Eat­ing Clean

Spring is the per­fect time to ditch the junk in your diet and re­place it with nour­ish­ing whole foods

Better Nutrition - - CONTENTS - by Liana Werner- Gray

Spring is the per­fect time to ditch the junk in your diet and re­place it with nour­ish­ing whole foods. And ac­cord­ing to Liana Werner- Gray, au­thor of The Earth Diet, it ’s eas­ier than you think.

When I talk to peo­ple about the im­por­tance of whole, nour­ish­ing foods, I speak from ex­pe­ri­ence. When I was 18, I struck out on my own for the first time, and that’s when I started to in­dulge in junk foods. Choco­late with dairy, re­fined white sugar, fast foods, fried chicken, pizza, cakes, cook­ies, gummy bears— I ate any­thing that I felt like eat­ing. And I quickly be­came ad­dicted, which led to the fa­mil­iar ups and downs of eat­ing un­healthy foods.

You might know the cy­cle— eat­ing sugar gives you that won­der­ful rush, but then you come crash­ing down and you try to es­cape the “low” by eat­ing even more pro­cessed foods. This vi­cious cy­cle usu­ally de­vel­ops into an ex­tremely poor re­la­tion­ship with food.

Five years of un­healthy eat­ing landed me in the hospi­tal with a lump the size of a golf ball stick­ing out of my neck and a di­ag­no­sis of stage 1 can­cer in my lym­phatic sys­tem. My im­mune sys­tem was weak­ened, I was also di­ag­nosed with chronic fa­tigue, and my blood work turned up Epstein- Barr virus and warn­ing signs of leukemia. But even though I knew sugar was de­stroy­ing my health, all I could think about was my next fix. I had to break this vi­cious cy­cle once and for all to re­store my health, but the thought of giv­ing up ice cream, burg­ers, tacos, and choco­late for the rest of my life was al­most too much to bear. There must be a way, I thought, to en­joy these in­dul­gences in a more nour­ish­ing way with­out sac­ri­fic­ing fla­vor. And that’s when I started cre­at­ing recipes filled with nu­tri­ents like pro­tein, vi­ta­min E, and an­tiox­i­dants to re­place my fa­vorite pro­cessed foods. Dur­ing my heal­ing process, ev­ery time an im­pulse popped up, I thought, “Okay, how can I ful­fill this crav­ing in a

health­ful way?” And then I would make, say, a choco­late- peanut but­ter cup us­ing real ca­cao pow­der and maple syrup in­stead of reach­ing for a Reese’s cup.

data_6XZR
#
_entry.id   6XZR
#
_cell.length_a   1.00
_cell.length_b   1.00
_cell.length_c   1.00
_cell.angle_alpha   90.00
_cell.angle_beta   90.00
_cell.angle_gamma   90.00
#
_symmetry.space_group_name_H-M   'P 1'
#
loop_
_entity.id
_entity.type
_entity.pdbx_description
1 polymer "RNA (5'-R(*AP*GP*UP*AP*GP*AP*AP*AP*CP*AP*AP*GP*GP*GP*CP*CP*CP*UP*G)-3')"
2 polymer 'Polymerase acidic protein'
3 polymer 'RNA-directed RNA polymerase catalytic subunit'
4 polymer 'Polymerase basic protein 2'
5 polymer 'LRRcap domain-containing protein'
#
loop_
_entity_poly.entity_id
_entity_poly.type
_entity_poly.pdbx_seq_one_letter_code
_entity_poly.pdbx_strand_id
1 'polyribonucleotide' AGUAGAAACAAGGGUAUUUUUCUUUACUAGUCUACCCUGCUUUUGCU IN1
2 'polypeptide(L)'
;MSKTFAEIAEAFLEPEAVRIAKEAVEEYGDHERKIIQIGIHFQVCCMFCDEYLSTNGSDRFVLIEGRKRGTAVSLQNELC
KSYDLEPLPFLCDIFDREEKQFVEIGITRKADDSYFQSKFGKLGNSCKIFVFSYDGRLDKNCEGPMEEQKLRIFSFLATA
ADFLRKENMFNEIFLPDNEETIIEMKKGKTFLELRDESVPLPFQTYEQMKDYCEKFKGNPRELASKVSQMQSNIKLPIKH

Us­ing this swap- out sys­tem, along with juic­ing six times per day, I was can­cer- free in three months. The tu­mor com­pletely dis­solved, I’m still can­cer- free to this day, and my re­la­tion­ship with food has com­pletely trans­formed. And if I can do it, you can do it too.

Mak­ing the Change

When some­one is strug­gling to get health­ier, I sug­gest two things. First, com­mit to hav­ing a glass of fresh juice ev­ery sin­gle day. This will take care of the ba­sic nu­tri­tion your body needs to en­er­gize and stay in the healthy zone.

Sec­ondly, ask your­self, “What is my big­gest ob­sta­cle in terms of food?” What do you eat that you know isn’t good for you, but you just can’t re­sist the urge? It could be any­thing from choco­late to cheese to chips. Once you de­ter­mine the cul­prit, seek out health­ier up­grades.

The best way do this is to make home­made, health­ier ver­sions of your fa­vorite foods. If that seems too daunt­ing, go to the health food store and buy or­ganic, non- GMO al­ter­na­tives. This sim­ple act can help you get over the guilt as­so­ci­ated with eat­ing junk and put your mind and body at ease. From there, it’s a process of con­tin­u­ing to refi ne your eat­ing habits. If you’re al­ready eat­ing the clean­est cheese pos­si­ble, for in­stance, but still fi nd that it’s a weak­ness, look at how many times a week you eat it, and com­mit to cut back. If you in­dulge in cheese four times a week, make two times a week your goal. This way, you aren’t cut­ting your­self off com­pletely, but you are tak­ing con­trol of your food— in­stead of let­ting your food con­trol you.

Us­ing this up­grade sys­tem, I shed all the ex­cess weight that I had gained from pro­cessed foods and refi ned sug­ars, healed my body, and trans­formed my re­la­tion­ship with food.

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